This past Sunday, September 24th the country observed Gold Star Mother’s Day. The day is intended to recognize and honor those mothers who have lost a son or daughter in their service in the U.S. Armed Forces. In 1936, the 74th Congress declared that the last Sunday in September will be known as Gold Star Mother’s Day, and it is the duty of the President to request its observance. The name ‘Gold Star Mothers’ was derived from the custom of military families to put a service flag near their front window during World War I. The flag featured a star for each family member serving, living members were denoted in blue, and gold stars symbolized a family member who died in the line of duty.
Every mother that sends their child off to war has a fear their loved one will not return. Unfortunately for some that nightmare becomes reality, and they share a similar story to Candy Martin:
- Candy Martin was in her home’s back bedroom one Sunday morning in October 2007 when her husband asked her to come out, his voice was quivering. He must have run over the dog, she thought, taking her time and trying to delay the inevitable bad news. When she finally came out it was to find two somber Army officers standing in her kitchen. “Don’t say it. Don’t say it. Don’t say it,” she begged them over and over again, hoping that if she didn’t hear the news it wouldn’t be true. Her son 1st Lt. Thomas Martin had been killed by small-arms fire in Iraq on Oct. 14, shortly after his 27th birthday. His fiancée, who was also in Iraq, flew medevac helicopters and heard about the incident on the radio. Although Army officials didn’t have to, they let her sit with Thomas in the morgue — knowing that helped Thomas’ mother a little. She was grateful someone who loved her son was with him that night.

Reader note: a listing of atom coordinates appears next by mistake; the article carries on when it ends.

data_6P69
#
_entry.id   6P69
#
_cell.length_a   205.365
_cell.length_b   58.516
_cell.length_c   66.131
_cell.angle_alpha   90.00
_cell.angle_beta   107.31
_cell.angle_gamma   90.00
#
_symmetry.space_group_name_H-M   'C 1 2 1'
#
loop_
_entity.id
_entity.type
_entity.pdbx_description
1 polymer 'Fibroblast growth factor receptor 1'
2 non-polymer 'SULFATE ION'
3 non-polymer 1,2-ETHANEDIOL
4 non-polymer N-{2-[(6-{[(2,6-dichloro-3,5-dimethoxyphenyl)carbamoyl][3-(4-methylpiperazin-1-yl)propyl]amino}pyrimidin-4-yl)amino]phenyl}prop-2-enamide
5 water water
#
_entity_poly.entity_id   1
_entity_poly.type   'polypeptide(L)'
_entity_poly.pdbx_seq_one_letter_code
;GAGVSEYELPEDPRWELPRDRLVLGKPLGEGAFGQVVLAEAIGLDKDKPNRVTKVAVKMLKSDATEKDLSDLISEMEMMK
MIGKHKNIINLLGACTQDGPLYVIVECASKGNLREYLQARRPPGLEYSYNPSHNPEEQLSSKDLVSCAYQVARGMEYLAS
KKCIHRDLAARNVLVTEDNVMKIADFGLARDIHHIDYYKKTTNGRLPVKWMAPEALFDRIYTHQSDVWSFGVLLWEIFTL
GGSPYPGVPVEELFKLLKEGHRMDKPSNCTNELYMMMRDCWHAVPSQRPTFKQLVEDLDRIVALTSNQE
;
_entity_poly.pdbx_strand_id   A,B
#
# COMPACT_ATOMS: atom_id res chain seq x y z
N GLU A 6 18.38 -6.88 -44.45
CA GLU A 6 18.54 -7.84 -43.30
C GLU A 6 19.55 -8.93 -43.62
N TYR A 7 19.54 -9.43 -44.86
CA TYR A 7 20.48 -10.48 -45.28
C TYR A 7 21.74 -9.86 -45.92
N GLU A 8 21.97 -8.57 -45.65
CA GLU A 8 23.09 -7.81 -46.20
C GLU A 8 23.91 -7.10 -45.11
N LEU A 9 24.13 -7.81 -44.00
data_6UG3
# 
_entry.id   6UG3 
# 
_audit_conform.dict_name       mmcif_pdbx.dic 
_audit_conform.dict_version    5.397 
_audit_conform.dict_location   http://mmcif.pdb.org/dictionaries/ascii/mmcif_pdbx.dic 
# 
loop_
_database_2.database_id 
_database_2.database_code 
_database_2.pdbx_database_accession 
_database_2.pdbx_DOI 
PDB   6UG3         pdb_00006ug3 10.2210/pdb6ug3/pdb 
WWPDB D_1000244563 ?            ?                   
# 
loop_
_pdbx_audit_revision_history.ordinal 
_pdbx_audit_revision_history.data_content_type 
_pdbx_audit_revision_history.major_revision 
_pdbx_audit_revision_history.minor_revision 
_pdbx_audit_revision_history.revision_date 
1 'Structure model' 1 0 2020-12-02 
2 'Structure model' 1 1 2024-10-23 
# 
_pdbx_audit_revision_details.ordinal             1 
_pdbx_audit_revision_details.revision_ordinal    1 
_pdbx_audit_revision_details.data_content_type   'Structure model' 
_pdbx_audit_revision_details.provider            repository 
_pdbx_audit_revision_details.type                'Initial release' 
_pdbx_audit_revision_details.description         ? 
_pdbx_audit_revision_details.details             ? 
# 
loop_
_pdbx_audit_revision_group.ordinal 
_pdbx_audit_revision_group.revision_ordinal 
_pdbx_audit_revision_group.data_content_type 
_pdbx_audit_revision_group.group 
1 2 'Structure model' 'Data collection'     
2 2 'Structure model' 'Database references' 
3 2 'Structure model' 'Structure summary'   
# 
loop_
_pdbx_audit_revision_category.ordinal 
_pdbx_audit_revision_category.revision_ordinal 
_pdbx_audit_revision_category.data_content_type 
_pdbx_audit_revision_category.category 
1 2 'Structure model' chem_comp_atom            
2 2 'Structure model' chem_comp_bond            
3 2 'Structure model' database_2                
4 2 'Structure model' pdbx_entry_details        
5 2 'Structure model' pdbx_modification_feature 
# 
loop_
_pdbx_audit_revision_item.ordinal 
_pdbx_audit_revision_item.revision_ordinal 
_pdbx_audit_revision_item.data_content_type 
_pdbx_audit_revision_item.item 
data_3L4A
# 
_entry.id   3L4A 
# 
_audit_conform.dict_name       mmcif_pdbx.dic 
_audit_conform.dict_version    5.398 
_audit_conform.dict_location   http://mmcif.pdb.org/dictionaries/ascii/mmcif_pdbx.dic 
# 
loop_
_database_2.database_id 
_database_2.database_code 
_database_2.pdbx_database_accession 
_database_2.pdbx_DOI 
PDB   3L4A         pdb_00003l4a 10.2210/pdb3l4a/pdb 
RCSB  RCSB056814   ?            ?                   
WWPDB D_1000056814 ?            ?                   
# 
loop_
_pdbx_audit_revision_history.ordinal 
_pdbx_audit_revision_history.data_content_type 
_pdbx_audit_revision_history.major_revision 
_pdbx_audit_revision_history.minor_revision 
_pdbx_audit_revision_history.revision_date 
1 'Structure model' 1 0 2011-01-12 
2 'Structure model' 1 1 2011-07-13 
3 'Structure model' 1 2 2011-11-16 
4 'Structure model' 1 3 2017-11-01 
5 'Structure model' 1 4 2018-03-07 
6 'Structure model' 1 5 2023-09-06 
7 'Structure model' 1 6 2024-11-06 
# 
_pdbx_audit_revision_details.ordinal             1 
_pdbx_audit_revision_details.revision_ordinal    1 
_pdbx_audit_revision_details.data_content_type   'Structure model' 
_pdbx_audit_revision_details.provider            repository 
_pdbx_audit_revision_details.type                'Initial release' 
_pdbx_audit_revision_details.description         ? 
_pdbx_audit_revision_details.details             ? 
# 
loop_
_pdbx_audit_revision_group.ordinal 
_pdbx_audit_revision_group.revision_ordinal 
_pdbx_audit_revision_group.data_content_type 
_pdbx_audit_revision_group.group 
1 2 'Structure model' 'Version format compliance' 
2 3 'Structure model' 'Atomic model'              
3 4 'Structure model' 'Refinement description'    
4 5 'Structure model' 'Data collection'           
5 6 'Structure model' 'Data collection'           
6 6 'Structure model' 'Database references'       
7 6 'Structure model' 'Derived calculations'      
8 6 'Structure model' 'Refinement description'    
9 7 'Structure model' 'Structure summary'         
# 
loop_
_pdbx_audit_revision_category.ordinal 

This past Sunday, many events occurred across the country to honor fallen service members and their mothers. Fulfilling his duty, the United States President Donald Trump called on all Americans to display the nation’s flag and hold appropriate meetings to publicly express their love, sorrow, and reverence towards Gold Star Mothers and their families. Government buildings were also required to display the flag. This year on September 10th, the Miss America Pageant honored twelve mothers whose sons were killed while serving. The moms were put up and pampered at casinos, met Pentagon officials, and honored on stage at Boardwalk Hall before the nationally televised finale began.
There is nothing in this world that could bring a loved one back, but the Purple Heart Foundation is dedicated to helping the dependents of fallen servicemen, ALL veterans, and their families. Nearly 90% of cash donations the Purple Heart Foundation receive provides funds for programs that help the National Service Officer Program, the Scholarship program, as well as other programs. You can show your appreciation to the brave men and women who give their lives for our freedom by donating here.